Environment

Steep decline in Yak population in India

A group of Yaks at the National Yak Research and Breeding Centre, Arunachal Pradesh. File Photo

A group of Yaks at the National Yak Research and Breeding Centre, Arunachal Pradesh. File Photo  

The population of yak, the friendly long-haired bovine found in the Himalayan region, is rapidly declining in India for a variety of reasons ranging from reproductive disorders, improper nutrition and degradation of natural grasslands.

There are about 65,000 yaks in the country now -- a steep decline from 1,32,000 in 1977. The yak population in China is 13 million.

Of the 65,000 yaks, Arunachal Pradesh alone accounted for 13,000 as per the 2003 census, scientists at the National Research Centre on Yak (NRCY) at Dirang in the state’s West Kameng district said.

In 1991, the number had touched the nadir at just 30,000 while in the next census it slightly rose to 37,000, Dr K K Baruah, director of NRCY, said.

The gradual decline of the yak -- also known as the Ship of the Mountain, Bison of Tibet and Mountain Machine -- is also attributed to poor management practices and inbreeding, he said.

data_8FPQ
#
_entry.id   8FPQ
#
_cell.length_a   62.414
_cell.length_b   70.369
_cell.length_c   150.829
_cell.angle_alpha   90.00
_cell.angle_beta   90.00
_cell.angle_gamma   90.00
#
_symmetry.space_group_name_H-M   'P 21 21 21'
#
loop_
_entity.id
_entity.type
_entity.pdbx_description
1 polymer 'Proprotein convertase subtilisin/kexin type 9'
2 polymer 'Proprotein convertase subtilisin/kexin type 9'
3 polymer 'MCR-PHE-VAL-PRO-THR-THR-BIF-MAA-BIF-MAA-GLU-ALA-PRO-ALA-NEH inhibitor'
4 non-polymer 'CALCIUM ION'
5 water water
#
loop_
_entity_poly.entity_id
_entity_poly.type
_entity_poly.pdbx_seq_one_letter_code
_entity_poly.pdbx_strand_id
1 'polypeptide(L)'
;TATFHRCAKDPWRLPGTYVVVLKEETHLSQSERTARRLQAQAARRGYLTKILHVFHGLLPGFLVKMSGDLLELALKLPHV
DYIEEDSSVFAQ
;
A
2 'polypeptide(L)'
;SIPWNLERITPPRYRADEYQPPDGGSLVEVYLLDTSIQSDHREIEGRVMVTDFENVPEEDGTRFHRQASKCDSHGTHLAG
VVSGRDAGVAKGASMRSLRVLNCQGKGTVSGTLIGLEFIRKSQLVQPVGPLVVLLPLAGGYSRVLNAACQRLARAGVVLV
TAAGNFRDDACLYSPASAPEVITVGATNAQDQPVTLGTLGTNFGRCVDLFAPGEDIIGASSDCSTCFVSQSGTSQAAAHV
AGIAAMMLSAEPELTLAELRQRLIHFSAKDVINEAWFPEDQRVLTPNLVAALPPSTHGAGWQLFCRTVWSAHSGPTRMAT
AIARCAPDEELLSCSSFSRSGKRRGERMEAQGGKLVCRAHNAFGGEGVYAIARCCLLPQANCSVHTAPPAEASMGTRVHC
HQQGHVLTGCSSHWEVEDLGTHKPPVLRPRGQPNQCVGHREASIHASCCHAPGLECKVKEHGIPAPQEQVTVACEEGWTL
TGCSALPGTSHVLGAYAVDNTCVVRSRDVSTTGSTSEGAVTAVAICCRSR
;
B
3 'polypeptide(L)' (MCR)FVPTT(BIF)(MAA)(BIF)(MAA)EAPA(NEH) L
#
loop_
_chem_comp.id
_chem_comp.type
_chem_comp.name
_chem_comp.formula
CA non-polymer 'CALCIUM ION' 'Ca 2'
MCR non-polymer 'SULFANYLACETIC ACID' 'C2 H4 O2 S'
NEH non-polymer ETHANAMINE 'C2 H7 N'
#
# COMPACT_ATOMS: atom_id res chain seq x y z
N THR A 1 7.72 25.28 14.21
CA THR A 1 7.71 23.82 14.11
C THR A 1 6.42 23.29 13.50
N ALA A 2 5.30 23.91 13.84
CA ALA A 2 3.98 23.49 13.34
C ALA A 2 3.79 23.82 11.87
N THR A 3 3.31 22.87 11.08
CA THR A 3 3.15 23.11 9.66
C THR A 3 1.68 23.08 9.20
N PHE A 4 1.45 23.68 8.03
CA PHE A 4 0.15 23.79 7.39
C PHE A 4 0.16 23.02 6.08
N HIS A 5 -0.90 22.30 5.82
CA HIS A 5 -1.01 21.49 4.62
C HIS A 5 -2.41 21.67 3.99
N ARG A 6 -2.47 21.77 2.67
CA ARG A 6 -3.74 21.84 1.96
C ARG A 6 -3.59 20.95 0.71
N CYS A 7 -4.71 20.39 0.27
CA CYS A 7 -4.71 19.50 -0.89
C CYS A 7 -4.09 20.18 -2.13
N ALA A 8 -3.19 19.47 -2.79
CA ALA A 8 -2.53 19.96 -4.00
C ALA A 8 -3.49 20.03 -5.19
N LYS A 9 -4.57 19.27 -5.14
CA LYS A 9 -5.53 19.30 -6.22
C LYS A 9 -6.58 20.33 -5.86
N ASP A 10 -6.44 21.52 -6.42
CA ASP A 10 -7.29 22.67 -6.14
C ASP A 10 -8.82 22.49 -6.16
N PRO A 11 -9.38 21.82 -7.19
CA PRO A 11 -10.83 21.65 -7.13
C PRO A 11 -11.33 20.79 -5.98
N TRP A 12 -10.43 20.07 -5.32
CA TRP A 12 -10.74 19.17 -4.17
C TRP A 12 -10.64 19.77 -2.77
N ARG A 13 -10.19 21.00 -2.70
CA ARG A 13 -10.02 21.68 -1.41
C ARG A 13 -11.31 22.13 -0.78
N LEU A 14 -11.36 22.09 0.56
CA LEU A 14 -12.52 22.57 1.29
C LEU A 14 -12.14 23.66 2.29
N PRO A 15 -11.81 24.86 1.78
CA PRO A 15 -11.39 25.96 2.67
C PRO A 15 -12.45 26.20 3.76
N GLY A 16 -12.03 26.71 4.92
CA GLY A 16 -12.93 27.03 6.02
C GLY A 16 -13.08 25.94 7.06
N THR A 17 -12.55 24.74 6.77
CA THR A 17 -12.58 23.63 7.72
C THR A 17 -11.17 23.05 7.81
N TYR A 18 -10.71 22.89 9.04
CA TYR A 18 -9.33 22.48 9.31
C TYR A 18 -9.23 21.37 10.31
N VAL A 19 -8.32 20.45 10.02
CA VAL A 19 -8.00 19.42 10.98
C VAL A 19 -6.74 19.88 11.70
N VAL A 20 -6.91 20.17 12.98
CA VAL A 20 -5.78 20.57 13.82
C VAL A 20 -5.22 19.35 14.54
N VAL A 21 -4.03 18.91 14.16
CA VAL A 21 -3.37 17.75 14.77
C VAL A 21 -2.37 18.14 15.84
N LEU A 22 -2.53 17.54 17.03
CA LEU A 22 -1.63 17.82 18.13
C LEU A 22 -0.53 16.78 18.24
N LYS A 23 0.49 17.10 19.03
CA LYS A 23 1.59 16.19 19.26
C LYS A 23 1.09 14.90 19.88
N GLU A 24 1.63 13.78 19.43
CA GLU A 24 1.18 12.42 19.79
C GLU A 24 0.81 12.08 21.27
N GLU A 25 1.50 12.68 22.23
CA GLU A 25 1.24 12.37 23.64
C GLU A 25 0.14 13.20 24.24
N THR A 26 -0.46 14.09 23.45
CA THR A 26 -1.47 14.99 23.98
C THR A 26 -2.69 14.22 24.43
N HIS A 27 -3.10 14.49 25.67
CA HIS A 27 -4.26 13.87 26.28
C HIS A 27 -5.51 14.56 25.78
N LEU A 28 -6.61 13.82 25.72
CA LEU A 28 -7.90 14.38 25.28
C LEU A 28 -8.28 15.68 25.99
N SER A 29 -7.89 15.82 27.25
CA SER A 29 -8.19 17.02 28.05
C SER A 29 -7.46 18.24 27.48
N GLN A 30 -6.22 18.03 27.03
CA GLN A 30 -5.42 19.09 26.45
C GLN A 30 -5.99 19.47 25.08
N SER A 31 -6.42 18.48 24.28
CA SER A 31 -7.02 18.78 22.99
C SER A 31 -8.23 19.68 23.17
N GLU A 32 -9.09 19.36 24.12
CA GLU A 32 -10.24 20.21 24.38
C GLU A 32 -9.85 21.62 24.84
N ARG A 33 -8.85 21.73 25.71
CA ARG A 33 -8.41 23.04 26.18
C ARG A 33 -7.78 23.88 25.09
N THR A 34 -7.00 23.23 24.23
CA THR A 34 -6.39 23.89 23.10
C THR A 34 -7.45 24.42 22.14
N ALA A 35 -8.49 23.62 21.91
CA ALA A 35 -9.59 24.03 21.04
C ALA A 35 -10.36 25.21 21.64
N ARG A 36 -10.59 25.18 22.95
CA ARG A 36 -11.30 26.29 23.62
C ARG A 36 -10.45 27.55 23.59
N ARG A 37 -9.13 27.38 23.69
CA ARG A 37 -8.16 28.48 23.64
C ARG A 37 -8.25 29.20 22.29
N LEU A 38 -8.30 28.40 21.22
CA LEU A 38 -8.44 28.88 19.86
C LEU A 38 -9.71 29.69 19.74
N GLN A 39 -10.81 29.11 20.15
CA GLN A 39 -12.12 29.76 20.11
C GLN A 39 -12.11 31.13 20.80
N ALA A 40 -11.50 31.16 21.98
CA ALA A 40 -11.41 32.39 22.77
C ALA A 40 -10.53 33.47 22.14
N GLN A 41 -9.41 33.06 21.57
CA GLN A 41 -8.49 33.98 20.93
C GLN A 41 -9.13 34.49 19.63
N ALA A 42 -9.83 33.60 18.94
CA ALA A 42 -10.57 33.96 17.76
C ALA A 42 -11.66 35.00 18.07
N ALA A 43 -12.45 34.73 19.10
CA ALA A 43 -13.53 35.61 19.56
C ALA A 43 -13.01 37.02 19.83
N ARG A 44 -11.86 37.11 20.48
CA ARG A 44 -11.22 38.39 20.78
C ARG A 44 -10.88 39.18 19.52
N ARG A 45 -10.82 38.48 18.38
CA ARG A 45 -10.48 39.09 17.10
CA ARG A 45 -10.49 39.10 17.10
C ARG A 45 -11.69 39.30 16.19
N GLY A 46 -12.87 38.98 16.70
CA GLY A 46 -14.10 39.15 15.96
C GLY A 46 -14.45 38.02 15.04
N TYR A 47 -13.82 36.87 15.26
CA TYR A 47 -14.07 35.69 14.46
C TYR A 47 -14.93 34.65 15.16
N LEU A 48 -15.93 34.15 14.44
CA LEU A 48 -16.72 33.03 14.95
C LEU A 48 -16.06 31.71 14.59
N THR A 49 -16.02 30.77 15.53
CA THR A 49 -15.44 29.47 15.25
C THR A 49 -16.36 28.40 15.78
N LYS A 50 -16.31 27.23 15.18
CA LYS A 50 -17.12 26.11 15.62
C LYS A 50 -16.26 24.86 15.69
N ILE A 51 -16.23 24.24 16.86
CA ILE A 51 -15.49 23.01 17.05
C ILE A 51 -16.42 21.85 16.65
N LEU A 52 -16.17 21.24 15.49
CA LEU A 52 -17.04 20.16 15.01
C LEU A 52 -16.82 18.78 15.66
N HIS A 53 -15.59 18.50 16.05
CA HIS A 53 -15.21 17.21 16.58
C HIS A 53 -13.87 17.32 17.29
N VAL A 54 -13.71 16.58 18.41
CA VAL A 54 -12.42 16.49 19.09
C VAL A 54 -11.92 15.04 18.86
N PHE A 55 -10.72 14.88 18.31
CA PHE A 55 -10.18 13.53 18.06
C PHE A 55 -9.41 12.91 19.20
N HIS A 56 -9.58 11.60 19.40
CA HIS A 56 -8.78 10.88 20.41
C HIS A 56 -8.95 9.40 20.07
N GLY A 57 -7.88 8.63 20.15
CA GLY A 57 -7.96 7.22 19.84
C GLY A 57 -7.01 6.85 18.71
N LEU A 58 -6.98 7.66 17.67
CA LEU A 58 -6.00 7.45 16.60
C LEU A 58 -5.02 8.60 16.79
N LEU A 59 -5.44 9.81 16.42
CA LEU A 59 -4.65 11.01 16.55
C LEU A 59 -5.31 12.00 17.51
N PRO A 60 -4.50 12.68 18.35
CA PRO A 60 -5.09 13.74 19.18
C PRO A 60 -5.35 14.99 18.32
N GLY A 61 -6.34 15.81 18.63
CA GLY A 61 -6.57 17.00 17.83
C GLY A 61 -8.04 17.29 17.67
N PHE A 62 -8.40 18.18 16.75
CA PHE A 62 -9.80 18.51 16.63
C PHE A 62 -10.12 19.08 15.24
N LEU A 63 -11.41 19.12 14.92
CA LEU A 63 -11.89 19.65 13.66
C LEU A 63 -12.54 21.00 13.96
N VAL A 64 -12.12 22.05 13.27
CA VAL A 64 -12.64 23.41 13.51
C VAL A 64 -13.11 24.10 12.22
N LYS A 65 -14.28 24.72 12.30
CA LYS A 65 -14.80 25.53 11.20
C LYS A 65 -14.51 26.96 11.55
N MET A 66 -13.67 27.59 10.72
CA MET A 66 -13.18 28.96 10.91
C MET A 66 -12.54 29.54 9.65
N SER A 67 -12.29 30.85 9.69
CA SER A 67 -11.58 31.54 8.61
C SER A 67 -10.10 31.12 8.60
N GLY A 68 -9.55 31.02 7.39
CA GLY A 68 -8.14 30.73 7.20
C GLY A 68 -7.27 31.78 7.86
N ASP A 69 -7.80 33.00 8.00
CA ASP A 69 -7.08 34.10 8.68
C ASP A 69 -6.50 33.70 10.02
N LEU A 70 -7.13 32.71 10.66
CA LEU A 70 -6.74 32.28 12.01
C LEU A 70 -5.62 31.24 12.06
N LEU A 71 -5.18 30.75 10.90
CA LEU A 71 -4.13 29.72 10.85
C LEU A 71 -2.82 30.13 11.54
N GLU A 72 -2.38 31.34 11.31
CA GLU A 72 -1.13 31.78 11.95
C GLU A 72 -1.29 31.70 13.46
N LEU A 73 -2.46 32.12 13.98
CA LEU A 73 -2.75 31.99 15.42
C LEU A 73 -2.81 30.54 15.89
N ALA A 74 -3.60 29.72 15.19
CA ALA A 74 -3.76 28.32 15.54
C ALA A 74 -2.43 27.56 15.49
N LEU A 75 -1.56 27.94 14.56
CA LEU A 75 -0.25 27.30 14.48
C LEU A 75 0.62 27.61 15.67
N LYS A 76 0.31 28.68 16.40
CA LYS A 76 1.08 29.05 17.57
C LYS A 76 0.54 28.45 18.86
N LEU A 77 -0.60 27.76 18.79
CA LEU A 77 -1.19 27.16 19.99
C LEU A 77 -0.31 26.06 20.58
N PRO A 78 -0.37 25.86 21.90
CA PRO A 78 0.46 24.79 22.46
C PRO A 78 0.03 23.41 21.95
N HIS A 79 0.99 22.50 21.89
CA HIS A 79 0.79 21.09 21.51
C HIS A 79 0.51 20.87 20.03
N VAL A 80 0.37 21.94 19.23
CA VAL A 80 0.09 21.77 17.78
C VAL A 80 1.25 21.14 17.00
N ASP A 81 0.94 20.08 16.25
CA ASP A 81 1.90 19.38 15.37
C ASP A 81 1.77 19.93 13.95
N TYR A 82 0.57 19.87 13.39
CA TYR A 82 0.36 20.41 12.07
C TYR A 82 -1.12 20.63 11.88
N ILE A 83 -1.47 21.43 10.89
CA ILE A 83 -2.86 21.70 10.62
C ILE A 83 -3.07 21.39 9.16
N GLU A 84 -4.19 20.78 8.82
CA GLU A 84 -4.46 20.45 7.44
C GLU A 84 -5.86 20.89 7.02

“Reproductive disorders like delayed puberty, long post partum anoestrous and repeated breeding are major hindrances for increasing yak population,” Dr Baruah said.

“Along with the declining yak population, the number of yak farmers, known as brokpas, are also decreasing,” he said.

Established in 1989, NRCY, the only institution of its kind in India, is conducting exclusive research on the overall improvement and conservation of yak for higher productivity and profitability so as to improve the socio-economic conditions of the Yak-rearing community.

“There is an urgent need to take measures to promote yak farming through scientific intervention and initiatives have been taken to trace the naturally existing grasslands through satellite mapping and assess the production capacity of these pastures,” Dr Baruah said.

He said through extensive studies the NRCY has formulated a special feed for yaks which contains all vital nutrients.

The ‘Complete Feed Block’ with area-specific mineral mixture developed by the centre is specially useful for the winter when fodder is scanty.

During the last two decades, the NRCY had undertaken several research programmes to overcome the reproductive problems in yaks.

Yak semen collection and freezing and artificial insemination are now routine practices at this institute and artificial insemination has been disseminated to the field level through various extension camps.

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Printable version | Apr 4, 2020 4:46:03 AM | https://www.thehindu.com/sci-tech/energy-and-environment/Steep-decline-in-Yak-population-in-India/article15606861.ece

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